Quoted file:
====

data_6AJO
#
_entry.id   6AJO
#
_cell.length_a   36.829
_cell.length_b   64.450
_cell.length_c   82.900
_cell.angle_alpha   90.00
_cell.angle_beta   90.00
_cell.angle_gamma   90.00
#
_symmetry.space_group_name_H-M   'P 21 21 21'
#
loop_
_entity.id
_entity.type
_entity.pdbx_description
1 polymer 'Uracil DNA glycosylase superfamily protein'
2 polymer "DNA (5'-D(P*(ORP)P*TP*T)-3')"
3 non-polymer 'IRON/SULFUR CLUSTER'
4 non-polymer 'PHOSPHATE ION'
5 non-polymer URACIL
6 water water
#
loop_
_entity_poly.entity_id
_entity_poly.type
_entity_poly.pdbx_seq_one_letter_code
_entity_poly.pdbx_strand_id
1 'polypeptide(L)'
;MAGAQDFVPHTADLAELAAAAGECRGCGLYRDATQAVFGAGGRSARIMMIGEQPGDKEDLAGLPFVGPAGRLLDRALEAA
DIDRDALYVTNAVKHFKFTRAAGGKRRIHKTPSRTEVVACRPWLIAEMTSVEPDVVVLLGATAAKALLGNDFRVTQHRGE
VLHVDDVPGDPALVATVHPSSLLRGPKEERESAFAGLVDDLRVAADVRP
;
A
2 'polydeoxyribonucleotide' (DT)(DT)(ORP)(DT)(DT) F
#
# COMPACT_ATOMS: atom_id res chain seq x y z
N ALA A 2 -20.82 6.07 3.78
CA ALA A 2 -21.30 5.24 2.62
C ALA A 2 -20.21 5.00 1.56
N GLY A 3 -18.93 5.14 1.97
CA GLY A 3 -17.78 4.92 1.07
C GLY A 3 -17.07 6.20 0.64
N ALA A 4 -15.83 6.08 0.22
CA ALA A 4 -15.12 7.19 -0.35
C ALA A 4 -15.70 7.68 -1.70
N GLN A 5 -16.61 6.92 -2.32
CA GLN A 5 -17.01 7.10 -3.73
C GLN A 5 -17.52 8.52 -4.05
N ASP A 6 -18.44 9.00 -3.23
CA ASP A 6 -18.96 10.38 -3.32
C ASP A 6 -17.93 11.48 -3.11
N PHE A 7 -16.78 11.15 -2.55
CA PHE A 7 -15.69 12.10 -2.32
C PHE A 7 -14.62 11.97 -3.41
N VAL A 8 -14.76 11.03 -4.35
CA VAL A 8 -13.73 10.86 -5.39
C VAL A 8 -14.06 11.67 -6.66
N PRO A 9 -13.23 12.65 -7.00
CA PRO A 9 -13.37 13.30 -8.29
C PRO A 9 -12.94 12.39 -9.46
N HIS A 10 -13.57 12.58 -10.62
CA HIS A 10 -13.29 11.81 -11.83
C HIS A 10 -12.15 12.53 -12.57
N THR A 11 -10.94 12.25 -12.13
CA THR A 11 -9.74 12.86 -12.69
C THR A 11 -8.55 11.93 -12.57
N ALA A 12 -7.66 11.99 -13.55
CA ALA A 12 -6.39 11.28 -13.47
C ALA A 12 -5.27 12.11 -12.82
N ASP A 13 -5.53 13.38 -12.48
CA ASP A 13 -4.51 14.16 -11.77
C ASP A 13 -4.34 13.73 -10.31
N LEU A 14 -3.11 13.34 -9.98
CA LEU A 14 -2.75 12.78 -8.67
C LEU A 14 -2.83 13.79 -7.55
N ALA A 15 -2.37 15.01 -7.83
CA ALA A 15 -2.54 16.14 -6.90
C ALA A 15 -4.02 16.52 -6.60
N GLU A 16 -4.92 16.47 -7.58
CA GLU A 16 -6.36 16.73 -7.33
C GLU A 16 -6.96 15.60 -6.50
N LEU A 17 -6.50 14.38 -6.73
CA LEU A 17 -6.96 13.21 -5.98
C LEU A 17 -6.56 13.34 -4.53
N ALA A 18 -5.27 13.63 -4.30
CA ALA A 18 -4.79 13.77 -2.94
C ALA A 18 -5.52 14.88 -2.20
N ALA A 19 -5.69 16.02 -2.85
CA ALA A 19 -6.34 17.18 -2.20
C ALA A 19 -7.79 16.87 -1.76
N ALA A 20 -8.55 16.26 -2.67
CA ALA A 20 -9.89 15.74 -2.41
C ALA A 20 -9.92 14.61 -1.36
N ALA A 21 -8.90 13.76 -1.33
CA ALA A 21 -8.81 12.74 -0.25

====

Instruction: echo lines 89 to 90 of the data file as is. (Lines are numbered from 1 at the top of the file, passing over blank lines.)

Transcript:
C ALA A 18 -5.52 14.88 -2.20
N ALA A 19 -5.69 16.02 -2.85